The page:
On the day she was supposed to call me for our second date, I got dressed up and went to hang out at my workplace for support from my work friends at a pizza place. She never called, and I tried calling her to no avail. The next day, I went online and she had left a message for me saying that she had met another guy, someone who lived closer. She asked me why she should date me and not him. Confused, I explained that we had only been on one date and that we still didn’t know each other well enough to make any sort of grand-standing statements about why we should date one another. I should have taken this as a sign for the future, but time erases all things.

In any case, Abby started dating the other guy. A co-worker of mine at the time saw what effort I put into the date and sat with me the night before, and before too long she and I were dating. So Abby and I both went our separate ways for a time, but stayed in touch on social media. According to Abby, she had been sort of watching me from a distance and seeing statuses on MySpace about how much I cared for my co-worker girlfriend and she had regretted getting with the other guy, who owned his own business and never had time for her.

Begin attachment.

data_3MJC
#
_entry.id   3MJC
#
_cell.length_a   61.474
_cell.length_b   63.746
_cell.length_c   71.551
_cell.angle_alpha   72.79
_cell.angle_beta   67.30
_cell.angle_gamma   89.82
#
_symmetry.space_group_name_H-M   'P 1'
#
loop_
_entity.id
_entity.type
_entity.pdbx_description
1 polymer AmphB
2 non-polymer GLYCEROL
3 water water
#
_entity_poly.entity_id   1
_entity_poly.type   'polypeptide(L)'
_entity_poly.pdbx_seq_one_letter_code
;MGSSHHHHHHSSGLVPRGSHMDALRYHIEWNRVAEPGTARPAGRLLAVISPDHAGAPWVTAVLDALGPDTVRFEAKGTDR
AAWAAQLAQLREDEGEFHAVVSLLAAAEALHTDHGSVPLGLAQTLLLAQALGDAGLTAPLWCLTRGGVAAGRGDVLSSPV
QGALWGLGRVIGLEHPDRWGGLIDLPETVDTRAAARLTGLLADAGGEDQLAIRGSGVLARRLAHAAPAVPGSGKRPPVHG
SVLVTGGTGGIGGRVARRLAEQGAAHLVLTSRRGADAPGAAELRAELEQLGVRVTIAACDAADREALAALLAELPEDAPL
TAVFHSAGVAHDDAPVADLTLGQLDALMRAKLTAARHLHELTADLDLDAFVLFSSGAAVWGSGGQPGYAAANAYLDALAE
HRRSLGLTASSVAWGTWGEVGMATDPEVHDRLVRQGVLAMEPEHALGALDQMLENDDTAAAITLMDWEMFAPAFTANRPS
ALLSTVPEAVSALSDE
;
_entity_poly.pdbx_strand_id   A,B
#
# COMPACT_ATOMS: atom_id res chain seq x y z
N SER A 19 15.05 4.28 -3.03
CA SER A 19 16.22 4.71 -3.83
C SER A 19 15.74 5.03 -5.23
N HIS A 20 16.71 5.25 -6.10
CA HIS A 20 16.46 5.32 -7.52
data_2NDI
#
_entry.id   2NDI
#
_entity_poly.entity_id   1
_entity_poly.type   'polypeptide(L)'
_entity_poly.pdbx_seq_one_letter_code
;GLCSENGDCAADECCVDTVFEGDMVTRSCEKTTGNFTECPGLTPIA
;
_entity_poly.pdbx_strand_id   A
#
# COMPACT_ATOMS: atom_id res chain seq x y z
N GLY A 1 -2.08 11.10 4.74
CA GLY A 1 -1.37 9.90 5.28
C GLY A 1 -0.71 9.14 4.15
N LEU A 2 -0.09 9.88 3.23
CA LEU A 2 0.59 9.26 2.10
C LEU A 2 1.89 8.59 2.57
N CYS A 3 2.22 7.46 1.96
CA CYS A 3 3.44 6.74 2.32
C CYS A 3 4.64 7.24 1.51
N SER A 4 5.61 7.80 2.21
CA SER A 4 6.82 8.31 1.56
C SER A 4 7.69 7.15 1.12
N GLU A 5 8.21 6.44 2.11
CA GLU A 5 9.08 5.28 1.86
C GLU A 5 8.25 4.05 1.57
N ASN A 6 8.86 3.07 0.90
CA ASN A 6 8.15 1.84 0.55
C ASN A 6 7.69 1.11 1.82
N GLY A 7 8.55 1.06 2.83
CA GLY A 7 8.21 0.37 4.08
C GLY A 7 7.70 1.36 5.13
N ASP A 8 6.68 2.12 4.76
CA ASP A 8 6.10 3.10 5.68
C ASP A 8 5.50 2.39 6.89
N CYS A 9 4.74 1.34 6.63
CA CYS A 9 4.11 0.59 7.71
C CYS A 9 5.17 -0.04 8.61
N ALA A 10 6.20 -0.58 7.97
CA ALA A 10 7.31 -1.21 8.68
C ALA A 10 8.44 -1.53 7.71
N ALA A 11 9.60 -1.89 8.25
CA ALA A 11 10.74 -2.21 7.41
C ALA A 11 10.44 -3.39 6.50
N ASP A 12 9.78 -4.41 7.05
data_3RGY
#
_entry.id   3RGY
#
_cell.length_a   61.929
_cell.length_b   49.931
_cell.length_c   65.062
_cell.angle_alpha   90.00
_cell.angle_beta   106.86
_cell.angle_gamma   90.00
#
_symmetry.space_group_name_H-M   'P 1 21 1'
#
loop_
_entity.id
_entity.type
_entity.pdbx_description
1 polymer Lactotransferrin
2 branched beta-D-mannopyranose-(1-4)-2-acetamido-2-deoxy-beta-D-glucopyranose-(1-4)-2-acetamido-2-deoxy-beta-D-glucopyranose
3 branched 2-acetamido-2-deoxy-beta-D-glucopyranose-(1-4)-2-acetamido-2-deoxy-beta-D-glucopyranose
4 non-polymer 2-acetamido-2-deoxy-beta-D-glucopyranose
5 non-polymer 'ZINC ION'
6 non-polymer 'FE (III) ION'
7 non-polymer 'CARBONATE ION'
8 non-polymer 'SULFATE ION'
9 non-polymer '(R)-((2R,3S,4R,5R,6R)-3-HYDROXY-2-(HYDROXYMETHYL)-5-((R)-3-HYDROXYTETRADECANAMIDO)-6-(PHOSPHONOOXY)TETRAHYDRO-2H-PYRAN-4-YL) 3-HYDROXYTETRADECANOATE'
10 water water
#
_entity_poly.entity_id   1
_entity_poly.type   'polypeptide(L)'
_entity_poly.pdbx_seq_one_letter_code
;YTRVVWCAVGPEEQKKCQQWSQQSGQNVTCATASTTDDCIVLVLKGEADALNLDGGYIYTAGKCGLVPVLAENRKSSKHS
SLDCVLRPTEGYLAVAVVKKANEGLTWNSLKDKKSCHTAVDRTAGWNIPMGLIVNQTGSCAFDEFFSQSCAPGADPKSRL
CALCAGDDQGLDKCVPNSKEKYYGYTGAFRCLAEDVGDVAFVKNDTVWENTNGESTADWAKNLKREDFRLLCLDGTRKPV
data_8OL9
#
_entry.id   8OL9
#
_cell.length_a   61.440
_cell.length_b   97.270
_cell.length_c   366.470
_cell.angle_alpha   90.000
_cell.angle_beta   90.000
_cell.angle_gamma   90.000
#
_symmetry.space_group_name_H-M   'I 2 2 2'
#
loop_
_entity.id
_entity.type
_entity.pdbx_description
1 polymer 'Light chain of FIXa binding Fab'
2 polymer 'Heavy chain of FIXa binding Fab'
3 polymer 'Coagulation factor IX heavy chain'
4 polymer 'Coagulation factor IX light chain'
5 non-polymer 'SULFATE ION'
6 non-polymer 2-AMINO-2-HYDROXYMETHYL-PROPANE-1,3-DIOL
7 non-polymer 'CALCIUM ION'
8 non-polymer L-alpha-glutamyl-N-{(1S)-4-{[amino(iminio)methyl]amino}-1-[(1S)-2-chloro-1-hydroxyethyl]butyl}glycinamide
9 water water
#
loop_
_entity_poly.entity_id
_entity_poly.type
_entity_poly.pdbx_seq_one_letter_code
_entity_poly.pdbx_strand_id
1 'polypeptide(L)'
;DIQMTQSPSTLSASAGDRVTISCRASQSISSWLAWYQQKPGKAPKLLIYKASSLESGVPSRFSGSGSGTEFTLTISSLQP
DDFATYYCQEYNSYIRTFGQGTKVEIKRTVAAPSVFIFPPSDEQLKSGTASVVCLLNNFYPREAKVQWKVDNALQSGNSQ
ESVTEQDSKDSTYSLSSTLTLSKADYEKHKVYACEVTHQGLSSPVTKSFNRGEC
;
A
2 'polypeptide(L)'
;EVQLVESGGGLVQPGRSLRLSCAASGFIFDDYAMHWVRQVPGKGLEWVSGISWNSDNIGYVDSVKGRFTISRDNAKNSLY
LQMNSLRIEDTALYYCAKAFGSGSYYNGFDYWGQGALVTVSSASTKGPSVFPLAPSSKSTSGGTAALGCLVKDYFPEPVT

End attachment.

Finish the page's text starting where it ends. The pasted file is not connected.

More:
Fast forward to when our relationships both ended (my girlfriend had entered the coast guard, and when she got out she cut all ties with anyone she’d known previously) and Abby offered to buy me drinks on my birthday. I agreed, and thus began a whirlwind of dating and getting closer to her. We weren’t together terribly long before we were engaged. She had already bought a house back before we were together, and so I came into the traditional home life I’d always wanted in a serious relationship.